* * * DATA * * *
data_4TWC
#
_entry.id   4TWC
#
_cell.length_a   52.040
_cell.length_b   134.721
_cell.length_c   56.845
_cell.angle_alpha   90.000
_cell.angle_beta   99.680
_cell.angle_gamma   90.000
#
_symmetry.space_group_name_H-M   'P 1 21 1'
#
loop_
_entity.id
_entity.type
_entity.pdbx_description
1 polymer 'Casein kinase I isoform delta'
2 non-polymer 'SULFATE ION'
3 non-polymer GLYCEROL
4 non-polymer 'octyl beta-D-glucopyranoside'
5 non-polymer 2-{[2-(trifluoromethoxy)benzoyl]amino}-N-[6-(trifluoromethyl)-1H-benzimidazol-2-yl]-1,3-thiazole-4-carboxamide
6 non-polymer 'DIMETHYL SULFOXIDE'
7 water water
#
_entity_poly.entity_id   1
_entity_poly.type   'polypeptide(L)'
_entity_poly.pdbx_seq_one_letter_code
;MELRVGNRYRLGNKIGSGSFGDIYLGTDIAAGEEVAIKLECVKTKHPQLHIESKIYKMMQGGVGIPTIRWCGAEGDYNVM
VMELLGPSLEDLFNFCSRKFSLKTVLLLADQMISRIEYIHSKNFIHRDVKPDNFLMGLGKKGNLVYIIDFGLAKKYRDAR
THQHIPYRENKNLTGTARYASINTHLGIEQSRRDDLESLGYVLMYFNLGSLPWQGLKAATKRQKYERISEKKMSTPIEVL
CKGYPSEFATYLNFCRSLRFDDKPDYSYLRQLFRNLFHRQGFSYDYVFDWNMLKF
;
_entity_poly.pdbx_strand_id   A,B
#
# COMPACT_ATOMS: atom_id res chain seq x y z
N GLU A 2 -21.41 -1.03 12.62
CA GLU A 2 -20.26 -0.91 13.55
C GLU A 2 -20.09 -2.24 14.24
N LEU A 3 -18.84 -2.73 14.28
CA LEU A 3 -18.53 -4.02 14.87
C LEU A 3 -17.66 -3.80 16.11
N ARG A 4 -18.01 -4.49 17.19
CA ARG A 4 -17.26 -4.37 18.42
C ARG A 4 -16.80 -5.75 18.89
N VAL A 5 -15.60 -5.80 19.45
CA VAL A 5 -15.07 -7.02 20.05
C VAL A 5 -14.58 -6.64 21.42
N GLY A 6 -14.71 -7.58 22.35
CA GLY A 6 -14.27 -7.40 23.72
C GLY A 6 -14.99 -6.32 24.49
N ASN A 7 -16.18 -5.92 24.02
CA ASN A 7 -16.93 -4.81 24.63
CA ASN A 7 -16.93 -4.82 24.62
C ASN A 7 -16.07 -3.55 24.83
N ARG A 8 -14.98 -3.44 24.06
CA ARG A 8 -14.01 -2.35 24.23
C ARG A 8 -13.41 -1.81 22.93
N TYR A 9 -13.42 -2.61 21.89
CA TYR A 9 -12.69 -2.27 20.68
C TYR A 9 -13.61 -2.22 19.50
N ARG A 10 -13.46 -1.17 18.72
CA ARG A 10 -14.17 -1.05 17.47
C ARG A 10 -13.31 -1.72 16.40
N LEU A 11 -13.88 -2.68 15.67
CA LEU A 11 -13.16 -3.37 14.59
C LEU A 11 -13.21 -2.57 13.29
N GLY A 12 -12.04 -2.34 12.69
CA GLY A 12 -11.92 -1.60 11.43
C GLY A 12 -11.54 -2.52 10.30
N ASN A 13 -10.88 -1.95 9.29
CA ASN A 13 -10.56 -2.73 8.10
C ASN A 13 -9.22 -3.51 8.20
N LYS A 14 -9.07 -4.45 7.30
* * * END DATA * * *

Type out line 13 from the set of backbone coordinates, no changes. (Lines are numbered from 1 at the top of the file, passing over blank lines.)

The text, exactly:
#